Contribution 38

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Time Is Money
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== Time Is Money ==
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I think that ''when'' I make design choices is as important as ''what'' design choices I make. There is a psychological component to timing, such as the need to see immediate progress or the need to feel safe for the future. However, the biggest motivation for paying attention to timing is economic.
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The fundamental law of money is that a dollar today is greater than a dollar tomorrow. I can invest the dollar I hold today, giving me a fraction more than a dollar tomorrow. In evaluating two revenue streams, timing is as important as magnitude. If you tell me, "In scenario A you spend $10 to make $50, in scenario B you spend $20 to make $40," I don't know which is the better deal until you tell me ''when'' I spend and make the money.
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To evaluate a single cash flow, take the amount at a given time and ''discount'' it back to today. Thus, $10 in one year at an interest rate of %5 is the same as $9.52 today. To evaluate a compound cash flow (a series of payments in and out), discount them all and sum the result. This calculation is ''net present value''.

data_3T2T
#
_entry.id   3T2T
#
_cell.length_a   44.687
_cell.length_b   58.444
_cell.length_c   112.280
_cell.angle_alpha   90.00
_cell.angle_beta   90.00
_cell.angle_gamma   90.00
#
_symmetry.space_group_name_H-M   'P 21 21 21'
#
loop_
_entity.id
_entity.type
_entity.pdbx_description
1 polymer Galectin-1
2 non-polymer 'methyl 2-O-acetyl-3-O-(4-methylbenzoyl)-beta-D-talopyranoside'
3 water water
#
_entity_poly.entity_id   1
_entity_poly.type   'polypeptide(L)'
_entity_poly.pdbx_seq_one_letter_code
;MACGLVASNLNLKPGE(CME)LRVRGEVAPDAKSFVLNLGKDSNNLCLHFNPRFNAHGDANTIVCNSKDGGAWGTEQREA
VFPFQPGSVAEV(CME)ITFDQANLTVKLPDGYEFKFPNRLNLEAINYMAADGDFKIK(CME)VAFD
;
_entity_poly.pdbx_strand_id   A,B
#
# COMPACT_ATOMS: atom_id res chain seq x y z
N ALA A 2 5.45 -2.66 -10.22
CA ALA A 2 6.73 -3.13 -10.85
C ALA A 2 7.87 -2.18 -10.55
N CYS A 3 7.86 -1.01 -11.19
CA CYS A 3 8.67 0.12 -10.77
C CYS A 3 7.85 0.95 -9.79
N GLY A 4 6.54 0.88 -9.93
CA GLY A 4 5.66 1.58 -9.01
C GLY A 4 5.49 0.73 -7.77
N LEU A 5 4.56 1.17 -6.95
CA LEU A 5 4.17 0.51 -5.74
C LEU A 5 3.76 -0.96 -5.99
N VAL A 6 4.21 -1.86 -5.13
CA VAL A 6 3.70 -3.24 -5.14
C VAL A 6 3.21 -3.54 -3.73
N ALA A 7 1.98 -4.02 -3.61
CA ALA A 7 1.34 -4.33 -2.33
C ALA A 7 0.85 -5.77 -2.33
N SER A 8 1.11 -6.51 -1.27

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If the interest rate is really 5%,
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== not done yet ==

Revision as of 17:44, 6 June 2008

Time Is Money

I think that when I make design choices is as important as what design choices I make. There is a psychological component to timing, such as the need to see immediate progress or the need to feel safe for the future. However, the biggest motivation for paying attention to timing is economic.

The fundamental law of money is that a dollar today is greater than a dollar tomorrow. I can invest the dollar I hold today, giving me a fraction more than a dollar tomorrow. In evaluating two revenue streams, timing is as important as magnitude. If you tell me, "In scenario A you spend $10 to make $50, in scenario B you spend $20 to make $40," I don't know which is the better deal until you tell me when I spend and make the money.

To evaluate a single cash flow, take the amount at a given time and discount it back to today. Thus, $10 in one year at an interest rate of %5 is the same as $9.52 today. To evaluate a compound cash flow (a series of payments in and out), discount them all and sum the result. This calculation is net present value.

If the interest rate is really 5%,

not done yet

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